The cooperative

Whether the members are the customers, employees, users or residents, cooperatives are democratically managed by the 'one member, one vote' rule.

Members share equal voting rights regardless of the amount of capital they put into the enterprise. As businesses driven by values, not just profit, cooperatives share internationally agreed principles and act together to build a better world through cooperation.

Putting fairness, equality and social justice at the heart of the enterprise, cooperatives around the world are allowing people to work together to create sustainable enterprises that generate long-term jobs and prosperity.

Cooperatives allow people to take control of their economic future and, because they are not owned by shareholders, the economic and social benefits of their activity stay in the communities where they are established. Profits generated are either reinvested in the enterprise or returned to the members.

The cooperative movement is far from being a marginal phenomenon, at least 12% of humanity is a cooperator of any of the 3 million cooperatives on earth.

1. A cooperative is an autonomous association of persons united voluntarily to meet their common economic, social and cultural needs and aspirations through a jointly-owned and democratically-controlled enterprise.

Cooperative values
Cooperatives are based on the values of self-help, self-responsibility, democracy, equality, equity, and solidarity.

In the tradition of their founders, cooperative members believe in the ethical values of honesty, openness, social responsibility and caring for others. Cooperative Principles The cooperative principles are guidelines by which cooperatives put their values into practice.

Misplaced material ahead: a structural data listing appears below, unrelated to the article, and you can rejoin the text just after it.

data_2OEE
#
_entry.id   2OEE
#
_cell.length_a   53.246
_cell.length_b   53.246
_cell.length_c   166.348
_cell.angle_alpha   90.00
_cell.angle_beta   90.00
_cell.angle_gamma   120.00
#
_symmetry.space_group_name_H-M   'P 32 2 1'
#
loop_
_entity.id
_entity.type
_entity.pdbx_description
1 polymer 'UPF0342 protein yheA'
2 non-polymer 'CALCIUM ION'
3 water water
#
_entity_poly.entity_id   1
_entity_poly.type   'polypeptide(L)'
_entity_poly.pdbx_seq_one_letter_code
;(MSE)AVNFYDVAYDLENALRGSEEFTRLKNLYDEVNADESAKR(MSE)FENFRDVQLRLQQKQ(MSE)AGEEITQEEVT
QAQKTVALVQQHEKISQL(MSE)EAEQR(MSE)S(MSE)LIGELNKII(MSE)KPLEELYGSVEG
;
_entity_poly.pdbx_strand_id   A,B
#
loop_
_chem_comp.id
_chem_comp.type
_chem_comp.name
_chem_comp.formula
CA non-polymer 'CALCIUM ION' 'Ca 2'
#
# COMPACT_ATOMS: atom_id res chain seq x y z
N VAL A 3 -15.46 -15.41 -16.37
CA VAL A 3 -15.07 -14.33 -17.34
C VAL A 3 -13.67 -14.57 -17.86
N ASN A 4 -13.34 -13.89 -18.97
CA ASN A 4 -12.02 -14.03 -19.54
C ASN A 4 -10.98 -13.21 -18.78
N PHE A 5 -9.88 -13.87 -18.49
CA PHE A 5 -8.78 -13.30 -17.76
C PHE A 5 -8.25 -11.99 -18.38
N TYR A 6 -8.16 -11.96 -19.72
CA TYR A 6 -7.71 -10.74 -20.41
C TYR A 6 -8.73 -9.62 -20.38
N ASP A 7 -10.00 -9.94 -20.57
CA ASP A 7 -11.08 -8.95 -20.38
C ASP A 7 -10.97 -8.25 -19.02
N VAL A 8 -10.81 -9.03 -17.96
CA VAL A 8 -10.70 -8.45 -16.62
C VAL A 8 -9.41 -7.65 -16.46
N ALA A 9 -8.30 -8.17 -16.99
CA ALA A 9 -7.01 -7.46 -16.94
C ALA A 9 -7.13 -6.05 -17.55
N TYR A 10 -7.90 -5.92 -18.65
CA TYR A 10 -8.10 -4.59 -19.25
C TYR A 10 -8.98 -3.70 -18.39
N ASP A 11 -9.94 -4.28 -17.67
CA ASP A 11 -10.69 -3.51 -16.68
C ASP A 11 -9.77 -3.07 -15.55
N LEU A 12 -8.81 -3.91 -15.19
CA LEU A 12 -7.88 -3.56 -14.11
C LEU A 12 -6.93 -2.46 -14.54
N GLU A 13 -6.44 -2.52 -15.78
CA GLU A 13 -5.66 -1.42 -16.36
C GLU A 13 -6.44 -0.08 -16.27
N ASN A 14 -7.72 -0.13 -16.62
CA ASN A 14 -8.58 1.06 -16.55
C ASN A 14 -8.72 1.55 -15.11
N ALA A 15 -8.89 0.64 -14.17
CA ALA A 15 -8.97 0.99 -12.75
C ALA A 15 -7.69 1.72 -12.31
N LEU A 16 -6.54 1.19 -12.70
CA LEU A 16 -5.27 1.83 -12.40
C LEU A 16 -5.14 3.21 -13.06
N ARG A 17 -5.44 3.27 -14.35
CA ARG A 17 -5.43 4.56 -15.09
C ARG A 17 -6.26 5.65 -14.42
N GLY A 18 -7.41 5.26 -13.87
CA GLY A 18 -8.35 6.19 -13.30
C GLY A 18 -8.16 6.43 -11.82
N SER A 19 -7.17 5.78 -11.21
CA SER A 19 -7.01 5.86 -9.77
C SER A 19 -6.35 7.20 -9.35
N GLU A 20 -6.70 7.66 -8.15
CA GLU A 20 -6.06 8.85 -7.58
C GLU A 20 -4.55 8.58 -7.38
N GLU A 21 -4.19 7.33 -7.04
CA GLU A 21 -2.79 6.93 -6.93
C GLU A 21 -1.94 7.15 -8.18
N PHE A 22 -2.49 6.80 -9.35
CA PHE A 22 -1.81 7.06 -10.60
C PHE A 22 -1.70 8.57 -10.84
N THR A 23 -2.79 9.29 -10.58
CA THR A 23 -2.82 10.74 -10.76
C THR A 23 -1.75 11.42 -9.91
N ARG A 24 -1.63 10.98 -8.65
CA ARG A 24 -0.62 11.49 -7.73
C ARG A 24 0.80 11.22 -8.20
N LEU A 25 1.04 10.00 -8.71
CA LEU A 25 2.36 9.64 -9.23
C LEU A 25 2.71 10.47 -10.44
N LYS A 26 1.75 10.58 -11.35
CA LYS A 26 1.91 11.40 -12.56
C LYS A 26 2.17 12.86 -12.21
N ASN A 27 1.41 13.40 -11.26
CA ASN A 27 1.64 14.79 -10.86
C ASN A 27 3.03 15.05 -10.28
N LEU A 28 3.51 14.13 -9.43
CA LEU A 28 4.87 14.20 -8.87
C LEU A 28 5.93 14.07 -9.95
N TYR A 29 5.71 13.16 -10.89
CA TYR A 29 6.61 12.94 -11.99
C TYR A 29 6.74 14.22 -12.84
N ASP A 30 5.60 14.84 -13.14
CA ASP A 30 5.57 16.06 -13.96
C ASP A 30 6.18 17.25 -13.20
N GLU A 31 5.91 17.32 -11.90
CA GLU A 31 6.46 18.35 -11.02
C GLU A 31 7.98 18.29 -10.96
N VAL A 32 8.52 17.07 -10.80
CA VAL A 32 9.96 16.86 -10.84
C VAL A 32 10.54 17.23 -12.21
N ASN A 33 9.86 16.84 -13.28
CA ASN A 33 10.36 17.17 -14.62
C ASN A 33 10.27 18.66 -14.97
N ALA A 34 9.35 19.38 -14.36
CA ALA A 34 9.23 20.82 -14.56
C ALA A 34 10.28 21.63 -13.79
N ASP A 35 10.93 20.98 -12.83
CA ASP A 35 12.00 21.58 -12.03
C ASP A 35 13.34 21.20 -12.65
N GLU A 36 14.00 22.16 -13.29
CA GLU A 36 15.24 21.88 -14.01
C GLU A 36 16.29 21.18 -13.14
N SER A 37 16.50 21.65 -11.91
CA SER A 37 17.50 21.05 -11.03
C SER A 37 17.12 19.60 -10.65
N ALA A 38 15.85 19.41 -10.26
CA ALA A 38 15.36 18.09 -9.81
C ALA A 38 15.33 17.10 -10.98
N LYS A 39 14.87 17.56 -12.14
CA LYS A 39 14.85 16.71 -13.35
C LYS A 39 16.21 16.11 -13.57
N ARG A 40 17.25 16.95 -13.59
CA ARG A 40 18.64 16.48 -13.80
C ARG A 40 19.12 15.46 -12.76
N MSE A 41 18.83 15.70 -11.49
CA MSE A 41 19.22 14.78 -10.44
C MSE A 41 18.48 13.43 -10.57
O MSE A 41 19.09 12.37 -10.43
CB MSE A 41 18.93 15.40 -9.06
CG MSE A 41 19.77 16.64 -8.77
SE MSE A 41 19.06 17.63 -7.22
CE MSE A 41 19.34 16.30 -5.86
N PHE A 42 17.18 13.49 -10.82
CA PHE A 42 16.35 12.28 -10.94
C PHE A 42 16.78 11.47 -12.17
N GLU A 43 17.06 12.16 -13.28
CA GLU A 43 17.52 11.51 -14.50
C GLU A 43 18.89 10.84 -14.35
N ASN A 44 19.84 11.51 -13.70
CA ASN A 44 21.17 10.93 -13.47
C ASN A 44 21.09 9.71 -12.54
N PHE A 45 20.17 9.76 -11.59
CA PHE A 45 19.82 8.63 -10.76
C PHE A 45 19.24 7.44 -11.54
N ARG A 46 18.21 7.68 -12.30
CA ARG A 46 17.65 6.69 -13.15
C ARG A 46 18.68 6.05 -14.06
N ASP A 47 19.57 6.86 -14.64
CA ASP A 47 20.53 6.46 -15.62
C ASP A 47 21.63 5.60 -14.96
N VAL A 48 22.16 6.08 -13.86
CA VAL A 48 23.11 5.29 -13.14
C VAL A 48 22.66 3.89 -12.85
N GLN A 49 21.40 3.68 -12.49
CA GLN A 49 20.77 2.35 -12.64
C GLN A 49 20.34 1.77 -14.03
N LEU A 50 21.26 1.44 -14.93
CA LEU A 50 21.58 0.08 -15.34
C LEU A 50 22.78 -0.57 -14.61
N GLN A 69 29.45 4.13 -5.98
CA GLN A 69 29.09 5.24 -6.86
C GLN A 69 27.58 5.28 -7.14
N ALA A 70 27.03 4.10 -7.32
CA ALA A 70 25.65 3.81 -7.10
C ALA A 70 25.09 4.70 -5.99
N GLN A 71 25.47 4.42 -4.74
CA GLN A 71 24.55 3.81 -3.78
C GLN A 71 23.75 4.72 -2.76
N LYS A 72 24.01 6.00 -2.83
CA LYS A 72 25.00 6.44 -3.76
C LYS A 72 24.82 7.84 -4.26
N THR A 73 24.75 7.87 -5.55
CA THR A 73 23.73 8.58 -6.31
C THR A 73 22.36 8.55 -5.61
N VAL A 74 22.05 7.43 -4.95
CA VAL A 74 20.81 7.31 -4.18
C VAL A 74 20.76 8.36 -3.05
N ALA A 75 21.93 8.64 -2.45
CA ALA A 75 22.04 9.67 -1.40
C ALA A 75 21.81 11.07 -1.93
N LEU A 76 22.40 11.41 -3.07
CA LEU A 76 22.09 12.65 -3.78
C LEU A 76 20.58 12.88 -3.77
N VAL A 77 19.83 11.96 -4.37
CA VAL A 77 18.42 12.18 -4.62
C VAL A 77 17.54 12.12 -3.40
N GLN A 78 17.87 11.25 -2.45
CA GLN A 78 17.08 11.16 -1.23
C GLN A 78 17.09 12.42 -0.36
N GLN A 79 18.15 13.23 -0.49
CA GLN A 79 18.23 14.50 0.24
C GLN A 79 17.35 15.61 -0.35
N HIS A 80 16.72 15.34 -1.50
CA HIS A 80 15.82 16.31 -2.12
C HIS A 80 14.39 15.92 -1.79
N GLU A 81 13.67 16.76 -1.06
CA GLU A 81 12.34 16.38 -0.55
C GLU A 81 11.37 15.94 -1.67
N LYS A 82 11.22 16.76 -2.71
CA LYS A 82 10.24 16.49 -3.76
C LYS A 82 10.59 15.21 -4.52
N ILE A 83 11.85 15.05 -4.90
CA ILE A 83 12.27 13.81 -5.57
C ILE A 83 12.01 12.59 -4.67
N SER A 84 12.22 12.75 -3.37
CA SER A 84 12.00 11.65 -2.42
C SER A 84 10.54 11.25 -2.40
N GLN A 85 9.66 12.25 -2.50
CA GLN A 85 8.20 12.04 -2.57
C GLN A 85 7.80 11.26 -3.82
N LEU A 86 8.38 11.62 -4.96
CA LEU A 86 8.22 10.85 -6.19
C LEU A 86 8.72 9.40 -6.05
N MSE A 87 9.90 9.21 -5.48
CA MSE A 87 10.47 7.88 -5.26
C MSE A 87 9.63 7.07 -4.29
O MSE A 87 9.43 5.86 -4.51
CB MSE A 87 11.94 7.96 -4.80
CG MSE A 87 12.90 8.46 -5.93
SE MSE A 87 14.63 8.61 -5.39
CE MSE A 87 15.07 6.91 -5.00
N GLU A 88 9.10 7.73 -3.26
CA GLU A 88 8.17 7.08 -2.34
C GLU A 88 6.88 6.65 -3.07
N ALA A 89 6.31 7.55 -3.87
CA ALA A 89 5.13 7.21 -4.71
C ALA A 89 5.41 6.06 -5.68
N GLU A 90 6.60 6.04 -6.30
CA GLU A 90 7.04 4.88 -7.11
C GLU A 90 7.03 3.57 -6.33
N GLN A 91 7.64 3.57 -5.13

2. Voluntary and Open Membership
Cooperatives are voluntary organisations, open to all persons able to use their services and willing to accept the responsibilities of membership, without gender, social, racial, political or religious discrimination.

3. Democratic Member Control
Cooperatives are democratic organisations controlled by their members, who actively participate in setting their policies and making decisions.
Men and women serving as elected representatives are accountable to the membership. In primary cooperatives members have equal voting rights (one member, one vote) and cooperatives at other levels are also organised in a democratic manner.

3. Member Economic Participation
Members contribute equitably to, and democratically control, the capital of their cooperative. At least part of that capital is usually the common property of the cooperative.
Members usually receive limited compensation, if any, on capital subscribed as a condition of membership.
Members allocate surpluses for any or all of the following purposes: developing their cooperative, possibly by setting up reserves, part of which at least would be indivisible; benefiting members in proportion to their transactions with the cooperative; and supporting other activities approved by the membership.

4. Autonomy and Independence
Cooperatives are autonomous, self-help organisations controlled by their members. If they enter into agreements with other organisations, including governments, or raise capital from external sources, they do so on terms that ensure democratic control by their members and maintain their cooperative autonomy.

5. Education, Training, and Information
Cooperatives provide education and training for their members, elected representatives, managers, and employees so they can contribute effectively to the development of their co-operatives.
They inform the general public - particularly young people and opinion leaders - about the nature and benefits of co-operation.

6. Cooperation among Cooperatives
Cooperatives serve their members most effectively and strengthen the cooperative movement by working together through local, national, regional and international structures.

7. Concern for Community
Cooperatives work for the sustainable development of their communities through policies approved by their members.

 
 
  1.